Increasing Number of Financial Institutions Banking Marijuana Money

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Increasing Number of Financial Institutions Banking Marijuana Money

Flickr / David Goehring / CC BY 2.0

It seems the advent of the Trump Administration has yet to dissuade banks from serving state-legal marijuana businesses. According to a marijuana banking update issued by the Financial Crimes Enforcement Network, a growing number of financial institutions are banking marijuana money in the United States.

By the end of March 2017, 368 depository institutions were actively banking marijuana-related businesses in the United States, marking a 8.4% increase since the time of Donald Trump’s inauguration as the 45th president of the United States. Between February and March 2017, 34 additional financial institutions began banking marijuana money, signifying the largest monthly increase as recorded by FinCEN’s latest report.

According to FinCEN’s monthly totals for marijuana guidance reports, by the end of March 2017, there were approximately 1,600 distinct bank accounts associated with marijuana-related businesses in compliance with state regulations and not in violation of the Cole Memo.

FinCEN’s data is based upon Suspicious Activity Reports filed by financial institutions. SARs are required to be submitted to FinCEN when a bank logs a suspicious transaction of $5,000 or more that it believes is related to potential money laundering or terrorist financing. Each report contains the address, name, date of birth, Social Security number or passport information, and a description of the financial activity that aroused suspicion.

Using key phrases designated for marijuana-related businesses, FinCEN calculated that it had received a total of 28,651 SARs as of March 31, 2017. FinCEN uses three key phrases to categorize a financial institution’s relationship with a marijuana-related business: marijuana limited, designating a business that is compliant with state regulations and not in violation of the Colo Memo; marijuana priority, designating a business that may not be completely compliant with state regulations or may be in violation of one of the Cole Memo’s eight enforcement priorities, with the financial institution still providing banking services to the business while conducting an investigation into the matter; and marijuana termination, designating a business whose relationship has been terminated by the financial institution for violating more than one of the Cole Memo’s eight enforcement priorities, not being compliant with state regulations or because the financial institution has decided to stop banking marijuana money.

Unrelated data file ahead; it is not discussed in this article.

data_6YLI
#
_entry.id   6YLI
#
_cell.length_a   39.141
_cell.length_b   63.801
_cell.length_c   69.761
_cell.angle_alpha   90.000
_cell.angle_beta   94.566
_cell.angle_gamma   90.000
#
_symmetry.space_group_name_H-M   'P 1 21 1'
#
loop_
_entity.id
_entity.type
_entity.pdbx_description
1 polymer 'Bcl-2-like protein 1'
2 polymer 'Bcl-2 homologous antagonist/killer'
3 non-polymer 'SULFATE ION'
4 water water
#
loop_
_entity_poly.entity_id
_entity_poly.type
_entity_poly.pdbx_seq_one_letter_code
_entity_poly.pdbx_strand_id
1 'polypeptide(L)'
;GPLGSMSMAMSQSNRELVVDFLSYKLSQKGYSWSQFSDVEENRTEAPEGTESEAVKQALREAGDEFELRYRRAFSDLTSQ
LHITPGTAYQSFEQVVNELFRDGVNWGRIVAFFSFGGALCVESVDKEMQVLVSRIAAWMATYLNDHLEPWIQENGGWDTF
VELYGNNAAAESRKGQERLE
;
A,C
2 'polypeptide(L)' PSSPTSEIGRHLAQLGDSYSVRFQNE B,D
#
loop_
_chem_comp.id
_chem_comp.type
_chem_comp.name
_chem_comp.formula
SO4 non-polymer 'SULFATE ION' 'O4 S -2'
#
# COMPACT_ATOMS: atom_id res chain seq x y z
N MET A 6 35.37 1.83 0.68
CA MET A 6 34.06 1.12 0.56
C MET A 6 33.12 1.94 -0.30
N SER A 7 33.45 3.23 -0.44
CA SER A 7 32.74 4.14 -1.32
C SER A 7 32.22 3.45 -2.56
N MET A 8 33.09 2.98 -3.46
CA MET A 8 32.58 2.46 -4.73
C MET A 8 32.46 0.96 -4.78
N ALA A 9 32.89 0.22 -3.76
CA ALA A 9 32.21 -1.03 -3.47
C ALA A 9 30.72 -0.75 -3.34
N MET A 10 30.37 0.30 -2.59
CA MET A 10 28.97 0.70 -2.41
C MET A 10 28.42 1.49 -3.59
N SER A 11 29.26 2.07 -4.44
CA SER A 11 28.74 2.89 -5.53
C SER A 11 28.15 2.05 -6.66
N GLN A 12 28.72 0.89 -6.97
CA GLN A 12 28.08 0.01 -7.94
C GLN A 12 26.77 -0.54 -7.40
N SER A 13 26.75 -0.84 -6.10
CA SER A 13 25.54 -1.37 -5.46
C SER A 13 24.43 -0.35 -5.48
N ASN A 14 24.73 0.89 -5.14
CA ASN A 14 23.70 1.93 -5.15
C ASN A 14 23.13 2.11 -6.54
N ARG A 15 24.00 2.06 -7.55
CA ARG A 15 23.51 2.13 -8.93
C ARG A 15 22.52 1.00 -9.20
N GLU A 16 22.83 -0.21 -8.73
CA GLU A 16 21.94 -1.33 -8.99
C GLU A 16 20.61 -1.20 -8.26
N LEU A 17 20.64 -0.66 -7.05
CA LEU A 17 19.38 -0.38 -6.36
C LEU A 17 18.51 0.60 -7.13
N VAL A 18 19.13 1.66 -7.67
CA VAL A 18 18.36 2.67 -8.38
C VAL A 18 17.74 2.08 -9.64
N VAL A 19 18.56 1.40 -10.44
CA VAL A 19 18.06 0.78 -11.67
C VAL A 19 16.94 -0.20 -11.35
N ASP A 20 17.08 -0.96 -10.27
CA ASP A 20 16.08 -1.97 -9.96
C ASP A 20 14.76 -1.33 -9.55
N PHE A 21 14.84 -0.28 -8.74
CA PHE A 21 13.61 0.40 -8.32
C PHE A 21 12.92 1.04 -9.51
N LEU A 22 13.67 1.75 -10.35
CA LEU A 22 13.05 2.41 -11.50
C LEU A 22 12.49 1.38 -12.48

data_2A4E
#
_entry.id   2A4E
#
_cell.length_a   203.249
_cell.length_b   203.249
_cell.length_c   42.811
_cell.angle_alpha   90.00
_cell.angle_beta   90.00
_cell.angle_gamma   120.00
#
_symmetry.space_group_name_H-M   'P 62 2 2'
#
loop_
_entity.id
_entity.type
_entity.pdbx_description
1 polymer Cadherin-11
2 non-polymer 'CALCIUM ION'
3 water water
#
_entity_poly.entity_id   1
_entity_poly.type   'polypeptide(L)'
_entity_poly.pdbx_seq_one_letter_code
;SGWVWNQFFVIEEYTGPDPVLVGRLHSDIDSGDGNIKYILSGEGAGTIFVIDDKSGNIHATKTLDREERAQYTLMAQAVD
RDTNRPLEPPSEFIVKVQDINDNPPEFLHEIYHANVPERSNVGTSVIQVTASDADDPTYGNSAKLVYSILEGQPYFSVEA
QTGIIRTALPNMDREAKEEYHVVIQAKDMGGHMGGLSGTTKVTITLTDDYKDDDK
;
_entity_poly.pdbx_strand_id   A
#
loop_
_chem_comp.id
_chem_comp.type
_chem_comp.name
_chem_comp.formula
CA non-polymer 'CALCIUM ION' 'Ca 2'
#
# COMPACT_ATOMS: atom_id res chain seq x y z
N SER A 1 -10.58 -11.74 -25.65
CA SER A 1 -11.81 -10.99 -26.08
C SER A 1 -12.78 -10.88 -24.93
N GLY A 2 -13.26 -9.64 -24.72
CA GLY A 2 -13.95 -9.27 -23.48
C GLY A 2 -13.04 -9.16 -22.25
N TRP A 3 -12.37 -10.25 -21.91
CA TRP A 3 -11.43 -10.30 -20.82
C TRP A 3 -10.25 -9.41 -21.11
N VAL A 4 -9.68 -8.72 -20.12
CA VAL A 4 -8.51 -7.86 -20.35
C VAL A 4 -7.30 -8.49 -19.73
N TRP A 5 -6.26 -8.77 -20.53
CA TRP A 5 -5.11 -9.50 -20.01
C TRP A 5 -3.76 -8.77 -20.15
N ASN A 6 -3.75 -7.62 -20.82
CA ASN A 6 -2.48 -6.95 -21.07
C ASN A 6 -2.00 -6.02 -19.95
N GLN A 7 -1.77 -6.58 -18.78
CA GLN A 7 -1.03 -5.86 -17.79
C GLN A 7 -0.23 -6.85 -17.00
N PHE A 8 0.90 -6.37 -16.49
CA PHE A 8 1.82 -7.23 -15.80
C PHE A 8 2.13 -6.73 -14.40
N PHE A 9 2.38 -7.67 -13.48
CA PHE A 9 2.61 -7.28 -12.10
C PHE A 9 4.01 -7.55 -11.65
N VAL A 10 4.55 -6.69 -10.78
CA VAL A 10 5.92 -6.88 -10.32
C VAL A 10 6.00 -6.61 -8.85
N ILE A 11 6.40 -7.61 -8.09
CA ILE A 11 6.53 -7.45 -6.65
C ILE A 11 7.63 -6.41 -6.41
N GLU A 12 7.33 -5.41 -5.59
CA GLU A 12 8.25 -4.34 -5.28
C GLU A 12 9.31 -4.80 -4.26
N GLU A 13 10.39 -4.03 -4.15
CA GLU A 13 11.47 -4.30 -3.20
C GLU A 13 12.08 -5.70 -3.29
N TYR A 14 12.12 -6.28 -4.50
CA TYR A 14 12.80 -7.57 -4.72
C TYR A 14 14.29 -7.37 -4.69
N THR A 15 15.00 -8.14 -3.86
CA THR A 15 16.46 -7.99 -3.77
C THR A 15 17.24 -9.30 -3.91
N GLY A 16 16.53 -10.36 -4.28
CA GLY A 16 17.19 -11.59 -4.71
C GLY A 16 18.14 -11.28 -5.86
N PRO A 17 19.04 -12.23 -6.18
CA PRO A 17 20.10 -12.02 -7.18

While FinCEN’s latest marijuana banking update does indicate that a growing number of financial institutions are serving state-legal marijuana businesses, many marijuana-related businesses have difficulties establishing and maintaining relationships with financial institutions.

According to the Pew Charitable Trusts, 40% of Colorado’s marijuana businesses did not have bank accounts in 2016.

While members of Congress recently introduced the SAFE Banking Act, to allow state-legal marijuana businesses to have access to banking services, the legislation has yet to move out of committee.

In the latest marijuana-related banking development, on June 7, 2017, the U.S. House Rules Committee rejected an amendment to the Financial CHOICE Act of 2017 that would have prohibited the U.S. Treasury Department from disciplining financial institutions that provide banking services to marijuana-related businesses, as reported by MassRoots.

The staff byline designates content that has been written by a staff writer of MJINews.

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